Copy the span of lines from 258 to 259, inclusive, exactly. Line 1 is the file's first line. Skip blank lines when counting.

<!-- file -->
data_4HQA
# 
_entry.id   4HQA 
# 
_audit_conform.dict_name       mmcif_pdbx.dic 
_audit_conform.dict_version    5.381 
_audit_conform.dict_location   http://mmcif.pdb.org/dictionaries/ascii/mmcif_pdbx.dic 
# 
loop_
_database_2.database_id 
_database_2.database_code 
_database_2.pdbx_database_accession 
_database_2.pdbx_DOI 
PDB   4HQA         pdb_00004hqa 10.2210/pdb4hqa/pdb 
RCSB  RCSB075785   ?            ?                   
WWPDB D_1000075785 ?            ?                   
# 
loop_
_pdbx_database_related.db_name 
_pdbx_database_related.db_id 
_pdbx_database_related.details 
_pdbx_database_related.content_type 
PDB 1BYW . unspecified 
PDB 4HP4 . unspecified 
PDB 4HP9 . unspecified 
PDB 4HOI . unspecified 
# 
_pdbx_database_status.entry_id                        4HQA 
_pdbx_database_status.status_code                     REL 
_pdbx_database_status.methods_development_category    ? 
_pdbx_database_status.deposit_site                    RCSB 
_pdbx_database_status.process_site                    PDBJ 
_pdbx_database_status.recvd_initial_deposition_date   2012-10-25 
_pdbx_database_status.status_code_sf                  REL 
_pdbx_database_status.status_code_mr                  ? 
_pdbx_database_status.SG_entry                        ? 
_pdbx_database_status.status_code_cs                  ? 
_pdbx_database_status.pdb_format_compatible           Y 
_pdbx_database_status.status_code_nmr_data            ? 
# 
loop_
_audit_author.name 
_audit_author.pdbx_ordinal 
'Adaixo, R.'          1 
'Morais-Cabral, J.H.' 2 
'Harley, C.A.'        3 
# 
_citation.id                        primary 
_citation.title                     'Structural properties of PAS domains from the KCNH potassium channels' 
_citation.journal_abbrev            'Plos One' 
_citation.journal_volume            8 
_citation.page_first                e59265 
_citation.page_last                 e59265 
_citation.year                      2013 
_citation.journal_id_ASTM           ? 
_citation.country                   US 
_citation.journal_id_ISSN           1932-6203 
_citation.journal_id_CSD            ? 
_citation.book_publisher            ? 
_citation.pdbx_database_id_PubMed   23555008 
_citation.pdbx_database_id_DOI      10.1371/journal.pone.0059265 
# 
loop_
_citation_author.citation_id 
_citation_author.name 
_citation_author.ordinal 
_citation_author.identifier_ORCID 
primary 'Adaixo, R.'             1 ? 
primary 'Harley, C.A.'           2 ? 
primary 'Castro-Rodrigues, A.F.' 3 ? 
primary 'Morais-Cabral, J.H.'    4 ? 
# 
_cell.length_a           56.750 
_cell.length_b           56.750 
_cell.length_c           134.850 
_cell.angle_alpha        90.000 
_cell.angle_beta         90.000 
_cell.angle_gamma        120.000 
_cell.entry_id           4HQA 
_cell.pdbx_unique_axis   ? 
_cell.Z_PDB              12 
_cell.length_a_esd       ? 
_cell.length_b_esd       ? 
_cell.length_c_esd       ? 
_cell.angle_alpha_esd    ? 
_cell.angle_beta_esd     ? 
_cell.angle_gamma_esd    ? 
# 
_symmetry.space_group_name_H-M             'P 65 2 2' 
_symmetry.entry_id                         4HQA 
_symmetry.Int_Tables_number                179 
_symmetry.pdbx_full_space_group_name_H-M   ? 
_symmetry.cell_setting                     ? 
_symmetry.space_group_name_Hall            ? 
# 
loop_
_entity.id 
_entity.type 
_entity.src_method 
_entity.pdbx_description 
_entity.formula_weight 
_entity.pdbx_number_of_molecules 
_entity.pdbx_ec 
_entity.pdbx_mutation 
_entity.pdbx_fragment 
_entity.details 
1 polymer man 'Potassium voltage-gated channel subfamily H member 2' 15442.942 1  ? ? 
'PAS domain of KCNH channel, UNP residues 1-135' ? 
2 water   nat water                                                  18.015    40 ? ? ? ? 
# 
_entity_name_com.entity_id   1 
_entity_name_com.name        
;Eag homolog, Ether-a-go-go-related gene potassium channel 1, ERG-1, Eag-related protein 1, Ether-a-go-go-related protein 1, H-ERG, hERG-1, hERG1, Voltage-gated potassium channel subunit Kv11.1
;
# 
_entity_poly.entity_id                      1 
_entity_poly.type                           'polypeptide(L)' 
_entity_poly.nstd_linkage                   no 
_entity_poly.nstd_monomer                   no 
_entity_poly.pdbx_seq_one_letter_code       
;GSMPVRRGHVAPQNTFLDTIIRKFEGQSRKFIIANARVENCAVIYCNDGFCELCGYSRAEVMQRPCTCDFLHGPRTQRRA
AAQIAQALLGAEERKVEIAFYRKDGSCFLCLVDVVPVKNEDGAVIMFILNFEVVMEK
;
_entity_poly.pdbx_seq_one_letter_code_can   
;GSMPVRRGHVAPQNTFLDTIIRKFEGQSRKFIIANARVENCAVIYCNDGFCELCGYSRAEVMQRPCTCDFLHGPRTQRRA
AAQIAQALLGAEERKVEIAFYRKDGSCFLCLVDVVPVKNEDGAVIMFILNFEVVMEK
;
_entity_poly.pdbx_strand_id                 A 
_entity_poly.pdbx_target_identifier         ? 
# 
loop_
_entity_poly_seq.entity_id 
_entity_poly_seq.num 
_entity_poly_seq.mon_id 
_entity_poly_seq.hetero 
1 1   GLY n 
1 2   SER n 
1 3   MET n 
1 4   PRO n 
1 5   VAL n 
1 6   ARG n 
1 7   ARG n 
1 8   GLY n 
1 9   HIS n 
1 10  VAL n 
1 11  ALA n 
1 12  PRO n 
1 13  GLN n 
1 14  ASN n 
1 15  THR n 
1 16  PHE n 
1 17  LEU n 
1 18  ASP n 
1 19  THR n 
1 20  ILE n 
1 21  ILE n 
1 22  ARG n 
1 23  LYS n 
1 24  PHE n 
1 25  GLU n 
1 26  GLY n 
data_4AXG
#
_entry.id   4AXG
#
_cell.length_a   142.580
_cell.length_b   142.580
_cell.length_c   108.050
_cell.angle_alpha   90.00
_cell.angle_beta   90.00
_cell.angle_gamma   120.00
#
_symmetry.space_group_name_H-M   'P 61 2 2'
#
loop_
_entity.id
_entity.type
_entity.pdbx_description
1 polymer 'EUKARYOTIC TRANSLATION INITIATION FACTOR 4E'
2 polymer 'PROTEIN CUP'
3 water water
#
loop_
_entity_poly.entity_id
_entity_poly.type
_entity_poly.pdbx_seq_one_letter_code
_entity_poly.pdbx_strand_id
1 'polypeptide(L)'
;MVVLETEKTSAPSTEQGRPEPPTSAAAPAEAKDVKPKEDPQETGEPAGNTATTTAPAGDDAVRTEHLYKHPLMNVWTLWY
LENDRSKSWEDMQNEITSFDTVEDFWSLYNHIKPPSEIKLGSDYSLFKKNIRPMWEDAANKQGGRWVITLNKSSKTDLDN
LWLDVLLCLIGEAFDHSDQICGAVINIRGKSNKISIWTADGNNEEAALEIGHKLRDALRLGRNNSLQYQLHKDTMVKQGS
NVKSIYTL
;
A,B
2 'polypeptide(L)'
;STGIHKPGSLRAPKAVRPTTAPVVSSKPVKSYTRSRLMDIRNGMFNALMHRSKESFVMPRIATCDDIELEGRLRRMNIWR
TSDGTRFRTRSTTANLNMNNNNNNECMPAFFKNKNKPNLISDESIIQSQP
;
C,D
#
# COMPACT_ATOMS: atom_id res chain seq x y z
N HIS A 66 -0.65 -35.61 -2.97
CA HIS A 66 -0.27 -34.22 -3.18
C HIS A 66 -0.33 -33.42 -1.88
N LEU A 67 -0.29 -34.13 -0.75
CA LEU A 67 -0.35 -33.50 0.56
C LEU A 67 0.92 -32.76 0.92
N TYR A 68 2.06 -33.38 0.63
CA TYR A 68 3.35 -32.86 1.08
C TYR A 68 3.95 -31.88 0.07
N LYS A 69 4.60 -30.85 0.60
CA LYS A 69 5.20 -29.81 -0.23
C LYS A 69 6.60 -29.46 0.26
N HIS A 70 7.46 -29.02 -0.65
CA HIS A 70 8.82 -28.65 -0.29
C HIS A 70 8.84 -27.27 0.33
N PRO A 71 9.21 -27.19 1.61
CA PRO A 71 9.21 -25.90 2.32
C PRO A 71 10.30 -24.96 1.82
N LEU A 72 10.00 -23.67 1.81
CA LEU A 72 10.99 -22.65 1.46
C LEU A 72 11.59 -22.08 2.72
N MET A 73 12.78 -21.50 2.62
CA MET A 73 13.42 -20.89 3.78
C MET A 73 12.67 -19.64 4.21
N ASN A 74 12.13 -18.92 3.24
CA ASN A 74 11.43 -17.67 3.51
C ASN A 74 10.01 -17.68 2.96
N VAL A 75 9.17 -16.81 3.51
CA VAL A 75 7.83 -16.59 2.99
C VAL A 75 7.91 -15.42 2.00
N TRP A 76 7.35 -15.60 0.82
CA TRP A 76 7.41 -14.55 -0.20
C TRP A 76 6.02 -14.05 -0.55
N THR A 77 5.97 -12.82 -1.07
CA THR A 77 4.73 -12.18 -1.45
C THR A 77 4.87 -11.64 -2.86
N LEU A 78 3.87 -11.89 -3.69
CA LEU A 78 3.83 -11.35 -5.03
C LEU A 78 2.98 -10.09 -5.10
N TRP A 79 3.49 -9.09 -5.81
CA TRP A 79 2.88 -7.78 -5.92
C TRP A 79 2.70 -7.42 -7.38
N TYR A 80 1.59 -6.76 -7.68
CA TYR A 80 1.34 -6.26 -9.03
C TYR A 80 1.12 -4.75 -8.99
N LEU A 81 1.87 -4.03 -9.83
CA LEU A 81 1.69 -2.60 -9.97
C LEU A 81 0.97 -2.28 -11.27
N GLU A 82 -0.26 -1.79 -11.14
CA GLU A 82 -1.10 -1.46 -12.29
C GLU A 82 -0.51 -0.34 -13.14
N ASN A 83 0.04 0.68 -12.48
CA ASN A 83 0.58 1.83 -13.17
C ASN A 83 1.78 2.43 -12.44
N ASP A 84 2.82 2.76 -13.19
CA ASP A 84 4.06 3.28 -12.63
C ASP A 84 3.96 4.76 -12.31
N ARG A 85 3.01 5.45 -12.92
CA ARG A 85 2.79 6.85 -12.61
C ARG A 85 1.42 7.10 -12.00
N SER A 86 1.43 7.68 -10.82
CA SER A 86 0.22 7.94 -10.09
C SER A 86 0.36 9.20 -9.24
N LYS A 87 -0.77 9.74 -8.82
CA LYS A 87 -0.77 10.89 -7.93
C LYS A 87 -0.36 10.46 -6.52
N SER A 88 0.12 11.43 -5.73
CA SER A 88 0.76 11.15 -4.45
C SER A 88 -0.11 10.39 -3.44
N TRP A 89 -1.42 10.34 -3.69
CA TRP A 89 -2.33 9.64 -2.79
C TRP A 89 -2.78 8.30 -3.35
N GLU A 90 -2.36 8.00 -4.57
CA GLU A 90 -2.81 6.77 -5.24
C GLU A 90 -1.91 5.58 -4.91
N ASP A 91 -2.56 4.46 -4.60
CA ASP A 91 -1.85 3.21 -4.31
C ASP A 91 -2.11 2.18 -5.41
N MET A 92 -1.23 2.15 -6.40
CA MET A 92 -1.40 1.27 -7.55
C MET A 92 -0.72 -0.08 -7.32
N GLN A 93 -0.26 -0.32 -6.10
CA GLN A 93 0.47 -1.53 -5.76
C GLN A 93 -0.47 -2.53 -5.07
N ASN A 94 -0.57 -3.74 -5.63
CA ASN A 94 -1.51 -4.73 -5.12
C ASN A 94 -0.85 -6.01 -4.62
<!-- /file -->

C ASP A 84 3.96 4.76 -12.31
N ARG A 85 3.01 5.45 -12.92